Except for “Costello,” the master, every protagonist in the collection is me, or some version of me, and the worlds they pass through are worlds I know really well. But experience is not enough, and anecdotes are not enough. Even when you’re writing deeply personal stories, fiction allows you to invent characters and moments that bridge the gaps in your understanding of the world, and it gives you the opportunity to create something that, hopefully, has wholeness, harmony, and radiance. It gives you the chance to go beyond yourself, even if you have your head up your own ass.
Rumpus: Do you like the “version of you,” that appears in your stories?
Gavin: I think people tell stories in one of two ways (and I mean just in everyday life, not in writing fiction). The first kind of storyteller always cast themselves as the hero, while everyone else around them is a fool. The second kind of storyteller always casts themselves as the fool who is bumbling through life, while everyone around them seems to have figured everything out. I’m definitely the second kind. I’m the fool. I’m always to blame. I’m always the last to know. I’m the source of the plague in Thebes! The versions of me in the book have many naïve and annoying and destructive traits, but at least when they crash on the rocks, they know it’s their fault. They’ve been humbled a million times over, and will continue to be, but because of this they might actually learn something.
Rumpus: Has your writing helped you to make sense of your life? Are there ways in which writing hasn’t been able to bring that clarity?
Gavin: In my mid-twenties I quit a job at a newspaper, and spent a few years doing a bunch of different jobs in the Bay Area. I wanted to be a writer, and I took some classes, but I just wasn’t ready. I was in your classic “wants to be a writer, but doesn’t want to actually write” stage. At some point I stopped altogether and a few years passed. Those were important years if for no other reason that when I started writing again, and took that class at UCLA, I no longer had any hope that it would be career. It was just something I wanted to do, regardless of what happened. In that sense, writing has helped me. I don’t think I’ve come to any major insights about my life—I’m still bumbling through it—but writing has given my life purpose and on a couple occasions it has provided a moment of catharsis that I don’t think I would’ve experienced otherwise. I don’t think I was born to do it. In college, my dream was to write comedy for film and television, and if I had somehow managed to enter that magic and lucrative world, I probably would’ve never looked back. I’m thankful where I ended up. I love movies and I watch ungodly amounts of television, but fiction is always the thing that snaps me back into life.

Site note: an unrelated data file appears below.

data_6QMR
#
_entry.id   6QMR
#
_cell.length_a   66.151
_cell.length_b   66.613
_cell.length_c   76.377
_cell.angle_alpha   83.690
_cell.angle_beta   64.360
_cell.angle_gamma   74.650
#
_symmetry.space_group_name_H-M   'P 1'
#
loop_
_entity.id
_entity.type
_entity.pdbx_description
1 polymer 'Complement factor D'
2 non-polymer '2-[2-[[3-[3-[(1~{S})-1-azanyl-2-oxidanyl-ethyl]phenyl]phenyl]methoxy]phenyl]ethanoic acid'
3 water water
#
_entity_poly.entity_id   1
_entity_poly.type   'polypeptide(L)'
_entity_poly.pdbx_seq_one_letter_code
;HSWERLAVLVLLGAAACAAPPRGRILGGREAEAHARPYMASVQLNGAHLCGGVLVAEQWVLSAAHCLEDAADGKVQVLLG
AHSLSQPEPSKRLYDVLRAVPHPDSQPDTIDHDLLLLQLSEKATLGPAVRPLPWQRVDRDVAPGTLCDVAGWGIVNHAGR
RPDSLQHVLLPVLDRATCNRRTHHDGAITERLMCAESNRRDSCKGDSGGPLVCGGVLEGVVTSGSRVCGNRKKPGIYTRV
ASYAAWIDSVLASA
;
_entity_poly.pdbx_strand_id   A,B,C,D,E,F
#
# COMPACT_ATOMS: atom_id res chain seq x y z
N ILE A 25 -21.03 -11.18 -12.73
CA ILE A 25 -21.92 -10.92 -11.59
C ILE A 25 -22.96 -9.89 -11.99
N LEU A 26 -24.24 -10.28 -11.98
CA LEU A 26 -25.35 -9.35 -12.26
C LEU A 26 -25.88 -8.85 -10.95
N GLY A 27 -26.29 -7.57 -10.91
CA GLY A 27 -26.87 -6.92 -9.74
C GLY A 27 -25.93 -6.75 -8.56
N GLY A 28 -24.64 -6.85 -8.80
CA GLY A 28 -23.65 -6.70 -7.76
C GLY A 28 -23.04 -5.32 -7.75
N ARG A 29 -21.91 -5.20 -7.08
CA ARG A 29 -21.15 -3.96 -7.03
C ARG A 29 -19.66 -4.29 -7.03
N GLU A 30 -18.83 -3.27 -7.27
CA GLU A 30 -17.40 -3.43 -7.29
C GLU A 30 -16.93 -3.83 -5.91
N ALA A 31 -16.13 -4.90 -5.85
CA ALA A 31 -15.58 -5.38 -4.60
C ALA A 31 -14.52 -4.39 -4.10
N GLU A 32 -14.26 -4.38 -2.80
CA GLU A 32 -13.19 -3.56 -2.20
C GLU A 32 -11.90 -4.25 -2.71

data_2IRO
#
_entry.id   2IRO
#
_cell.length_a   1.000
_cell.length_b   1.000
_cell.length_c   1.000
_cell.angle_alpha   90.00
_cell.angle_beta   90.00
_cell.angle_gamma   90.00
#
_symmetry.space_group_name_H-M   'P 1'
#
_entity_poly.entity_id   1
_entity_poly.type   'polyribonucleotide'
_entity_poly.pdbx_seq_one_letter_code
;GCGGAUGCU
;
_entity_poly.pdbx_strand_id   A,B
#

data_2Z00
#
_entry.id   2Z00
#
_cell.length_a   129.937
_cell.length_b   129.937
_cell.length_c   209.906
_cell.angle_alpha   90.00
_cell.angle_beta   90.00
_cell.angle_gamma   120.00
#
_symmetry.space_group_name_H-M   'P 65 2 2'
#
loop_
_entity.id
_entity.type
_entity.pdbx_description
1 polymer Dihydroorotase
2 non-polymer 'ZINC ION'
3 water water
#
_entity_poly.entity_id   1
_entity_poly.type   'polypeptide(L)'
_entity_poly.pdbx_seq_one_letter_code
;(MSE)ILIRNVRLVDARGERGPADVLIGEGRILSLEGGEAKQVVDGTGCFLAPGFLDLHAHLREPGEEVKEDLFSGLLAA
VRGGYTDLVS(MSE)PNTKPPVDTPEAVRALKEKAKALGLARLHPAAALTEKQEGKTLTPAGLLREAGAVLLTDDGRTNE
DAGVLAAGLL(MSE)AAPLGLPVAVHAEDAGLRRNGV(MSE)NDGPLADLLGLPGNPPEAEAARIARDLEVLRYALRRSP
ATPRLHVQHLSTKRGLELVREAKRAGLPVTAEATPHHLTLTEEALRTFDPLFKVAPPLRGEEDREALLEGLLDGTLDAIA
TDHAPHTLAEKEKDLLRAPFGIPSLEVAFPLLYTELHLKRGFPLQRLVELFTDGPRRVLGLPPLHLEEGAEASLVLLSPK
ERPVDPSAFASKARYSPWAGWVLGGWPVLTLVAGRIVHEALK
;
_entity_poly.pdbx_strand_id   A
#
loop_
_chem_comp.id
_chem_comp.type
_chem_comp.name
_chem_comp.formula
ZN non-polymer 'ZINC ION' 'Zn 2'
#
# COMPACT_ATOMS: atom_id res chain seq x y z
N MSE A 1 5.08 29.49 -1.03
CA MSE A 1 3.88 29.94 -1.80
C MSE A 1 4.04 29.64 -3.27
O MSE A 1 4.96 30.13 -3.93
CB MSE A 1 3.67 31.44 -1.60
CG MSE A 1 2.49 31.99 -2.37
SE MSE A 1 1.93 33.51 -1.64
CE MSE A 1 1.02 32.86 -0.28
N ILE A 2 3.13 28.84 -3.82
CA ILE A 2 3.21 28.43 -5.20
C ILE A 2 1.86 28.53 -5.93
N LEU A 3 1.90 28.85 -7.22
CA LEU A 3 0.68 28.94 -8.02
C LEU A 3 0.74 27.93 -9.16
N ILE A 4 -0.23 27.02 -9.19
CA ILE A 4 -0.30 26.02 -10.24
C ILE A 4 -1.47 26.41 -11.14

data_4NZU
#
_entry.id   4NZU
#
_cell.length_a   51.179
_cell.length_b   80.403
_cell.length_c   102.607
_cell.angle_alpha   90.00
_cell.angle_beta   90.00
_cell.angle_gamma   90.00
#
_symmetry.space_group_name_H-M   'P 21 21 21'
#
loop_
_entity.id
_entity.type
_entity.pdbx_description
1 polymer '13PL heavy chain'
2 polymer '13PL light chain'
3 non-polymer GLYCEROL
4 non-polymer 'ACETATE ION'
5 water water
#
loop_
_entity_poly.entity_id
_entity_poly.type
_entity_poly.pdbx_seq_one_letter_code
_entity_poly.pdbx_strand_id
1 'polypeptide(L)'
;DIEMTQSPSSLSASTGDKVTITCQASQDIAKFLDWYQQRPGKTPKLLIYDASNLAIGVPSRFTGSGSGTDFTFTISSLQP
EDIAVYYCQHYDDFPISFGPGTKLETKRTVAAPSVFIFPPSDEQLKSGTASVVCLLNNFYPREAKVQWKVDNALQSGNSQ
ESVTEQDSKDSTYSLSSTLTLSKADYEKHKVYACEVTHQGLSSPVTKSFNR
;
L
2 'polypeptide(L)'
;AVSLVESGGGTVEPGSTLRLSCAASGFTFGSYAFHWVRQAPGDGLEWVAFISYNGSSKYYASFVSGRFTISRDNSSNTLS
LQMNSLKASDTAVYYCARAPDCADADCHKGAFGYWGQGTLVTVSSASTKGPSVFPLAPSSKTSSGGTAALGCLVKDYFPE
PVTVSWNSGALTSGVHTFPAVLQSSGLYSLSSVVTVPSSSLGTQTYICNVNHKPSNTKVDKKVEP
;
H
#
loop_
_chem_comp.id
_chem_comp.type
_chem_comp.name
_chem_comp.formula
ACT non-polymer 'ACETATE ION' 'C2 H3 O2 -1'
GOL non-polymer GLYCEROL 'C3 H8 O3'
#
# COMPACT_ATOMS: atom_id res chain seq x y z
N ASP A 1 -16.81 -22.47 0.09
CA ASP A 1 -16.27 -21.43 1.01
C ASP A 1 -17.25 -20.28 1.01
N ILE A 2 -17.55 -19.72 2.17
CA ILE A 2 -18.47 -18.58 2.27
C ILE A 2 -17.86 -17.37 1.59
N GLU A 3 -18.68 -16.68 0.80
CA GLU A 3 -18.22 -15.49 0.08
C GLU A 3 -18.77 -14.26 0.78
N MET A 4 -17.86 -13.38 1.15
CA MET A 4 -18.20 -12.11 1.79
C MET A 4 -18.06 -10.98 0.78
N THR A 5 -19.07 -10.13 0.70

Rumpus: So many of the men in Middle Men are, literally, in the middle of something and, perhaps, searching for a way to get away from that middle and closer to a more fixed point. What I appreciated is how these men weren’t the typical aimless men of a certain age, refusing to grow up in all the usual ways. Did you consciously work to avoid that rut?
Gavin: The context of this book is the American middle class, at least as I understand it. Neither of my parents went to college, and only a couple of my friends had parents who went to college. Mostly they were electricians and plumbers and truck drivers, but at the time, those jobs provided more than enough for people to own a house in a decent neighborhood. The kids I grew up with were all expected to do better than their parents, to go to college and use their brains instead of their hands. My family always lived month to month, with no savings, and after my dad lost his job, my parents spent the next fifteen years trying and failing to climb out of debt. We did our best, and managed to hold onto the house for a while, but the bank finally took it. In this way, I think we were very typical of the middle class, working more and more for less and less, and always living beyond on our means.
In the book I was trying to capture this feeling of always being on the edge—the dream of moving up, the fear of falling down. The characters are flawed in many ways, but if nothing else they care about the world and they want to be part of it. Though some are lost in grief, they are not passive; they’re trying to make something happen in their lives, whether it’s falling in love or trying to master an art form, like stand-up. None of them are rebels. The things they want are fairly conventional, but a conventional life is getting harder and harder to come by. They’ve lost, and will continue to lose, but I don’t think that makes them losers. Ayn Rand would probably call them second-handers, but they’re not going to give up and they’re going to find some accommodation with themselves.
Rumpus: Who or what have been some of your creative influences?
Gavin: If I ever say anything remotely funny or intelligent, there’s a ninety-nine percent chance that I’m quoting The Simpsons. I didn’t start reading seriously, on my own, until college. One afternoon, I randomly picked up The Crying of Lot 49, because I liked the cover, and it blew me away. I didn’t know there were books like that, incredibly funny and mysterious, with sentences that seemed to create an entire new reality. So I became a Pynchon freak, and that sent me in all kinds of different directions.